Yam Improvement for Processing (YIP) Ghana


From December 2013 to March 2014, Sahel Capital Partners & Advisory completed a study of the yam value chain in Ghana with a focus on processing activities, in order to identify some robust and sustainable intervention ideas to accelerate yam processing for the Bill and Melinda Gates Foundation team to consider.

Key Findings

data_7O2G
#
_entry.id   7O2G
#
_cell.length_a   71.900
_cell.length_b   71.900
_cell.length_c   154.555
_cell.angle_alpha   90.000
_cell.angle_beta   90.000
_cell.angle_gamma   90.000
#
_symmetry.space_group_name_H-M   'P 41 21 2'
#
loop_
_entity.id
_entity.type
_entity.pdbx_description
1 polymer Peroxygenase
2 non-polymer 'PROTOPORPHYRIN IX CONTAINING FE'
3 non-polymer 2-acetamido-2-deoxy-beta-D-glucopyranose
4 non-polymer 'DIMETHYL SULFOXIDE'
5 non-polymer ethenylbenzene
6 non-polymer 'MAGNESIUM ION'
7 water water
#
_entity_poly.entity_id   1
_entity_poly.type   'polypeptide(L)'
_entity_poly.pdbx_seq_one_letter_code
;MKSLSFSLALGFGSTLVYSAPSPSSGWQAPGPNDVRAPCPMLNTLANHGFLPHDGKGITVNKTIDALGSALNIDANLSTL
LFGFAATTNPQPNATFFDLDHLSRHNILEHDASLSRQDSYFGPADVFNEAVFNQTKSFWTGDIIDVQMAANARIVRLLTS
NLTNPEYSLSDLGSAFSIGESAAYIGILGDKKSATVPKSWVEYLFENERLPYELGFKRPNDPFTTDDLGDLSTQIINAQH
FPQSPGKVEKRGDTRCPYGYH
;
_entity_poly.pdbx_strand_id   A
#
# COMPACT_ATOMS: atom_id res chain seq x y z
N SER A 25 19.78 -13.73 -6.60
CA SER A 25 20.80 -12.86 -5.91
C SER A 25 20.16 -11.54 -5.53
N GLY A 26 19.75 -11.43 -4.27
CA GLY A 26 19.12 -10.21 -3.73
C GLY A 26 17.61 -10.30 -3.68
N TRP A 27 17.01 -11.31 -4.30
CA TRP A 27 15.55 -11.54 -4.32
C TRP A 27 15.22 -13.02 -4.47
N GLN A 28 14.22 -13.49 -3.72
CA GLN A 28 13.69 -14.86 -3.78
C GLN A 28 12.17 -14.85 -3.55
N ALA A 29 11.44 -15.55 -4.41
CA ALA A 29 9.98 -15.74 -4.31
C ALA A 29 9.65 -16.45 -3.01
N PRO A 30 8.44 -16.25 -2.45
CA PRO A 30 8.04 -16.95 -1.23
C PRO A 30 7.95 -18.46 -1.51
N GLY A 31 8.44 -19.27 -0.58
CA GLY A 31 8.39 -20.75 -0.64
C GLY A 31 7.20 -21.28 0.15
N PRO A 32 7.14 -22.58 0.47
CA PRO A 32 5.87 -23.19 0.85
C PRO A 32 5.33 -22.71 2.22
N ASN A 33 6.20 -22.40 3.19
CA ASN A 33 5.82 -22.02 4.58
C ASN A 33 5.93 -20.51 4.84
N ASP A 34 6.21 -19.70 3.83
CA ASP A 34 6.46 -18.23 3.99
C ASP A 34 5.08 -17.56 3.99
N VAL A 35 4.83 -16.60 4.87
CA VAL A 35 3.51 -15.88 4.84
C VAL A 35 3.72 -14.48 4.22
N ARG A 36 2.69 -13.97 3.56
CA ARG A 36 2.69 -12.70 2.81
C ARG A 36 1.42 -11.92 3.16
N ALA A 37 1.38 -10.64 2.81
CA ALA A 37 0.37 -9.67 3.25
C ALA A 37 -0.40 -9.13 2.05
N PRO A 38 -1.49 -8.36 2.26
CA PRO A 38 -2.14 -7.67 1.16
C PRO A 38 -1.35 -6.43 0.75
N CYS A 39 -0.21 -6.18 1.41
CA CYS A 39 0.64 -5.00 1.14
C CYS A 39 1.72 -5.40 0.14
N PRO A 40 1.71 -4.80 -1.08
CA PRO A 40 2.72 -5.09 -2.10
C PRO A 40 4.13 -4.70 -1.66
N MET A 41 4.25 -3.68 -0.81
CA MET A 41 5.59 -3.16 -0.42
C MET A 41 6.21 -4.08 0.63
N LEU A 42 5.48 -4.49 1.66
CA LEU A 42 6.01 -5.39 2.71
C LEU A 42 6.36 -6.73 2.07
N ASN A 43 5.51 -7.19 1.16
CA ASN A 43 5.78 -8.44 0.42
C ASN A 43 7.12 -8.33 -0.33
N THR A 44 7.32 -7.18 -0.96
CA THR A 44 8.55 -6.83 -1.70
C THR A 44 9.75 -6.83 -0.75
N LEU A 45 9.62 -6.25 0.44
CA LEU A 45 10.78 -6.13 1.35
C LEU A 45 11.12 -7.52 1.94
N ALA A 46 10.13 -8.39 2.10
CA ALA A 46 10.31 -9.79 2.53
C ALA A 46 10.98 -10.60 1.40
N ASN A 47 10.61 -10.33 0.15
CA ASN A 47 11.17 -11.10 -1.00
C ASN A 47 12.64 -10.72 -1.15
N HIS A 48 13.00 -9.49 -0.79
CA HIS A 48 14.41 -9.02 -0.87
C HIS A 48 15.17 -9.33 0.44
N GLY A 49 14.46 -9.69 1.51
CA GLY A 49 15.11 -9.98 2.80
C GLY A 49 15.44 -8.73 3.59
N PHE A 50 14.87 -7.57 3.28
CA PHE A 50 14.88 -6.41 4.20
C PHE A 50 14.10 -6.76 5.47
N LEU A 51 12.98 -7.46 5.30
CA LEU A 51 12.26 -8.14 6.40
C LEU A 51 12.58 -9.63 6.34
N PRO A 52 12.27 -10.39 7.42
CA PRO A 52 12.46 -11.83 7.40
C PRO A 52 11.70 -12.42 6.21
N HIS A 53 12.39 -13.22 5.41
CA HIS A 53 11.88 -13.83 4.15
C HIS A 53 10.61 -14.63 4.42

Ghana is the world’s second largest yam producer and 3rd largest yam exporter, behind China and Mexico1. In the production regions, yam serves as important cash and food crop for smallholder farmers and their families, with distinctions linked to the variety of yam and seasonality. As the second most important root and tuber crop in Ghana, by production and consumption2, yam is a male predominated crop. With a one-year production cycle, and limited storage technology, yam is typically available from July to February, and out of season for 3-4  months within the year. White yam (especially Pona) is the most preferred yam variety for consumption and processing. However, it is expensive and water yam appears to be cost-effective and available during the off season, but it is often viewed as inferior. Sadly, due to a range of challenges including harvest and post-harvest handling losses, 10-40% of yam go to waste. High costs of inputs and transportation make yam relatively expensive, especially during the lean season, with price increases as high as 200%. The value chain economics reveals that most of the margin on fresh yam goes to the middlemen and wholesalers. Demand for and consumption of yam is relatively low, with the average Ghanaian preferring cassava fufu to yam fufu. This reality translates into minimal informal processing of yams,  largely linked to damaged yam from the farms which are processed into yam flakes, amala. In addition, there are only 5-6 active yam processors in the formal Ghanaian landscape. They process yam into pounded yam flour, or very rarely, yam flour for amala3, based on demand from other West Africans and Asians residing in Ghana, North America, and Europe. Sadly,  these processors continue to struggle for survival with limited local access to affordable short term and expansion financing options and rising operating costs.

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